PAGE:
Using the Longitudinal Structure of Earnings to Estimate the Effect of Training Programs

Orley Ashenfelter, David Card

NBER Working Paper No. 1489
Issued in November 1984
NBER Program(s):Labor Studies

In this paper we set out some methods that utilize the longitudinal structure of earnings of trainees and a comparison group to estimate the effectiveness of training for the 1976 cohort of CETA trainees. By fitting a components-of-variance model of earnings to the control group, and posing a simple model of program participation, we are able to predict the entire earnings histories of the trainees. The fit of these predictions to the pre-training earnings of the CETA participants provides a test of the model of earnings generation and program participation and simple check on the corresponding estimate of the effectiveness of training.Two factors appear to have a critical influence on the size of the estimated training effects: the time of the decision to participate in training and the presence or absence of individual-specific trends in earnings. We find considerable evidence that trainee earnings contain permanent, transitory,and trend-like components of selection bias. We are less successful in distinguishing empirically between alternative assumptions on the timing of the participation decision. If earnings in the year prior to training are the appropriate selection criterion, however, our estimate of the training effect for adult male CETA participants is about 300 dollars per year. Our estimates for female CETA participants are larger, and less sensitive to alternative models of program participation.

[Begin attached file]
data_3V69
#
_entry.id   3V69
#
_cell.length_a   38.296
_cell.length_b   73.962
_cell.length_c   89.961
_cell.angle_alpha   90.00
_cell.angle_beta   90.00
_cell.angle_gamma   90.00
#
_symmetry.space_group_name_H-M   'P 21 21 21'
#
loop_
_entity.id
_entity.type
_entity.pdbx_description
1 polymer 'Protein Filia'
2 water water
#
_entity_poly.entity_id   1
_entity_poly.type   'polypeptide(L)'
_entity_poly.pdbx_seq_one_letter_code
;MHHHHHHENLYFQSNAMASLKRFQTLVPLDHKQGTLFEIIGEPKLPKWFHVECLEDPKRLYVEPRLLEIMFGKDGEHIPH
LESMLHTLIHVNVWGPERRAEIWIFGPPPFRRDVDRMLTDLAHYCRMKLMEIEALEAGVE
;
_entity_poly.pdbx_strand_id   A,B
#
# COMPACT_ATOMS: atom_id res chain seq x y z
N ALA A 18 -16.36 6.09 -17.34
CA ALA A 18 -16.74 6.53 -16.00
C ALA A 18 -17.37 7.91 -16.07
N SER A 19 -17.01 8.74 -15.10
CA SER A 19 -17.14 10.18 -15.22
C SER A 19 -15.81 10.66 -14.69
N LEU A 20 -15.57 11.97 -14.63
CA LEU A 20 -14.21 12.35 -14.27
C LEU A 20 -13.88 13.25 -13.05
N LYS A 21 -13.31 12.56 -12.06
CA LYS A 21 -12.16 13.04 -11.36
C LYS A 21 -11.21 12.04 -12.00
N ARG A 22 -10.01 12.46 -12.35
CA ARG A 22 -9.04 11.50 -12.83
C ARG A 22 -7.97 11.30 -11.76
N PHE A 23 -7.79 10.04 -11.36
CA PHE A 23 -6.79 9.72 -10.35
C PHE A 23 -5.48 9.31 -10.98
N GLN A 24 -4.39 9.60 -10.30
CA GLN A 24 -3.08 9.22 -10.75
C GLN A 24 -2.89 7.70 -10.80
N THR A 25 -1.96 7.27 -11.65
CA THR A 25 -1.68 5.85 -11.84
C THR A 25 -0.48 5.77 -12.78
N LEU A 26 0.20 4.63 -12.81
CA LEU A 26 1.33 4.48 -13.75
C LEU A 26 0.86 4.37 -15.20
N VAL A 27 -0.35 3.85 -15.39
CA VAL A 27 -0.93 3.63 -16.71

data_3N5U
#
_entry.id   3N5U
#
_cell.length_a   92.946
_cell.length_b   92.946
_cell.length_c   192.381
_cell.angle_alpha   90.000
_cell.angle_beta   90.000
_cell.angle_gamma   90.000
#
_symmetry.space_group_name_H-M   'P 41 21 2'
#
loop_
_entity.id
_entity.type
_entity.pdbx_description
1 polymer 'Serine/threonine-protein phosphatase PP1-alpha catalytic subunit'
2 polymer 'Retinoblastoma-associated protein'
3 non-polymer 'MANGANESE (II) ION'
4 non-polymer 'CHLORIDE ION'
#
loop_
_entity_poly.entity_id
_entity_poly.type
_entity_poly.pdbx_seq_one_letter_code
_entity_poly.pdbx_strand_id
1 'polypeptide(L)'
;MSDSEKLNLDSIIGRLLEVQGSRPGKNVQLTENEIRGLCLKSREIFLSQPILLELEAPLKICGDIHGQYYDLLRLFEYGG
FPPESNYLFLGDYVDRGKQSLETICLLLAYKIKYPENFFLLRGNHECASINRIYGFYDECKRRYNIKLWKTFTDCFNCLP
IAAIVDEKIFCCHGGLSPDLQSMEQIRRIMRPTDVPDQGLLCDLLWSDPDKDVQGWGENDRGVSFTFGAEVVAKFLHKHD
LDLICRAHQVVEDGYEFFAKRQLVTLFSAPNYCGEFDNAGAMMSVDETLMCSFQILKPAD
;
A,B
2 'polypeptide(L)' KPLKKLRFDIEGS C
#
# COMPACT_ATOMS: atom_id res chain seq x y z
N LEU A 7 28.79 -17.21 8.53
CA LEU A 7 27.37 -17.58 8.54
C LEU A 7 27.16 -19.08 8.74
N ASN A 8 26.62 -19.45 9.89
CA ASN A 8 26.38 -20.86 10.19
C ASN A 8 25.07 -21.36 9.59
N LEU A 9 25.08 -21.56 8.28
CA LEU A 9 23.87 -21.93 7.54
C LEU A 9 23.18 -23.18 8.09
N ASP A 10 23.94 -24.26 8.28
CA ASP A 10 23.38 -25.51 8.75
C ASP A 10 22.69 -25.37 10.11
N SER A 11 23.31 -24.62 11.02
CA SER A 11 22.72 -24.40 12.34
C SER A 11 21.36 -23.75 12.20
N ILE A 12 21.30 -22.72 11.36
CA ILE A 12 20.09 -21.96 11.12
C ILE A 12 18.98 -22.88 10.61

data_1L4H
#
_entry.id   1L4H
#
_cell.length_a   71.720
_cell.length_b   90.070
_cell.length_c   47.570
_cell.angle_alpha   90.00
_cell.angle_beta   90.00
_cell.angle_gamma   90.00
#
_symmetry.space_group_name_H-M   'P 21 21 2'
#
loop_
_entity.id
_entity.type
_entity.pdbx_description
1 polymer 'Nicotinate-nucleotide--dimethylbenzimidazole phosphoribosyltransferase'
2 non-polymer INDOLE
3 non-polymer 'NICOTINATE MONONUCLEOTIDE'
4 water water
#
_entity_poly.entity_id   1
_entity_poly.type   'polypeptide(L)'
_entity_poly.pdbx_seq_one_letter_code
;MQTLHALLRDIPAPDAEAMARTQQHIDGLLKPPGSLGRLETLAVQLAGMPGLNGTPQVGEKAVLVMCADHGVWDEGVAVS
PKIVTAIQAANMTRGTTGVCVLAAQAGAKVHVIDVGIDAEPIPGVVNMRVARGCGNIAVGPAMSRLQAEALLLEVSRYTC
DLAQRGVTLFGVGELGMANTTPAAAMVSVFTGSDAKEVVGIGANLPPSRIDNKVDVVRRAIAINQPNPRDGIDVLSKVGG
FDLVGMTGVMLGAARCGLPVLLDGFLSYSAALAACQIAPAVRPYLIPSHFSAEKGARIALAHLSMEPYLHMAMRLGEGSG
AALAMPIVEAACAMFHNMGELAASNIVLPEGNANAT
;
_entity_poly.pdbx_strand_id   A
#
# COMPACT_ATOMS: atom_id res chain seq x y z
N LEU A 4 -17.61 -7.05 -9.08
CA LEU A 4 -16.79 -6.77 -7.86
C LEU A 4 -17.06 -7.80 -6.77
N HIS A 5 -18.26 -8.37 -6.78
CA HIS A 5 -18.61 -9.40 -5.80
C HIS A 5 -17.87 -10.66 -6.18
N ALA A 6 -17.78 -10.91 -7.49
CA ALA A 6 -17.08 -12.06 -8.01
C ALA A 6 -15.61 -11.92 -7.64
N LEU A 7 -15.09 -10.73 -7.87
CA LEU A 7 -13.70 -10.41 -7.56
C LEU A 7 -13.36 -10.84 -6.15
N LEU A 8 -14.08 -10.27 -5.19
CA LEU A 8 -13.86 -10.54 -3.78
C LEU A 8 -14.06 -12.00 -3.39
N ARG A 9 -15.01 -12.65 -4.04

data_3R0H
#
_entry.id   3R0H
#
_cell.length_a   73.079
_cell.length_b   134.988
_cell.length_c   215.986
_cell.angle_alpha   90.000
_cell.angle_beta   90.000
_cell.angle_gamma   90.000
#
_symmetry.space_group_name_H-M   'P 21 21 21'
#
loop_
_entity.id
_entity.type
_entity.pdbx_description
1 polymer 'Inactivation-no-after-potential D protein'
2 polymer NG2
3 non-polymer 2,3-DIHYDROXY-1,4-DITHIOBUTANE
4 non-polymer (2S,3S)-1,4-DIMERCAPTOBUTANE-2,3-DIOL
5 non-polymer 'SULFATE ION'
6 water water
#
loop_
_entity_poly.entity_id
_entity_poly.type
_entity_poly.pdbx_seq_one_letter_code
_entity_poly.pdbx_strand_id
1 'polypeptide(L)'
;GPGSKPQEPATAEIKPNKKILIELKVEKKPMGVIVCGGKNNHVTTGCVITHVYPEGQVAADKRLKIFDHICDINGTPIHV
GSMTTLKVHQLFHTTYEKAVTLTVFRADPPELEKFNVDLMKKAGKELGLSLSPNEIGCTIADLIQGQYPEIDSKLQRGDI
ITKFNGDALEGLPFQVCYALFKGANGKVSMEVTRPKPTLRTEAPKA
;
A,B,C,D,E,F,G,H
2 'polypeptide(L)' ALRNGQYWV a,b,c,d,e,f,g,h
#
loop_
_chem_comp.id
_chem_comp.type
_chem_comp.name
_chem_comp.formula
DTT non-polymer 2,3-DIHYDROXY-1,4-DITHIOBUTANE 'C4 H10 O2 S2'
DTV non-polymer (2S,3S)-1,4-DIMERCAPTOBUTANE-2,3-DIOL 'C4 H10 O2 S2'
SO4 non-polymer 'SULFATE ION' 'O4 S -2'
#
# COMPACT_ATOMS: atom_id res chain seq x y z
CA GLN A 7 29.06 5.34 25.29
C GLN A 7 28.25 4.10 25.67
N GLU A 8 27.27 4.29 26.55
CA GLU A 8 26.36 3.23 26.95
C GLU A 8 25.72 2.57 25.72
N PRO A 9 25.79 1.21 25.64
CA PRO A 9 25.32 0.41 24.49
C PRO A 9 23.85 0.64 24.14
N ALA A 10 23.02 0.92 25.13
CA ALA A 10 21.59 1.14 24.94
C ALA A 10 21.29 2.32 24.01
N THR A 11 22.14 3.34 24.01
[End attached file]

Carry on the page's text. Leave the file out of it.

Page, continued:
download in pdf format
   (417 K)

download in djvu format
   (234 K)

email paper

Machine-readable bibliographic record - MARC, RIS, BibTeX

Document Object Identifier (DOI): 10.3386/w1489

Published: Ashenfelter, Orley and David Card. "Using the Longitudinal Structure of Earnings to Estimate the Effect of Training Programs," Review of Economics and Statistics, Vol. 67, No. 4, pp. 648-660, November 1985. citation courtesy of

Users who downloaded this paper also downloaded* these:
Bertrand, Duflo, and Mullainathan w8841 How Much Should We Trust Differences-in-Differences Estimates?
Card and Krueger w4509 Minimum Wages and Employment: A Case Study of the Fast Food Industry in New Jersey and Pennsylvania
Imbens and Wooldridge w14251 Recent Developments in the Econometrics of Program Evaluation
Card and Sullivan w2173 Measuring the Effect of Subsidized Training Programs on Movements In andOut of Employment
Bartel w4027 Training, Wage Growth and Job Performance: Evidence From a Company Database
NBER Videos

National Bureau of Economic Research, 1050 Massachusetts Ave., Cambridge, MA 02138; 617-868-3900; email:

Contact Us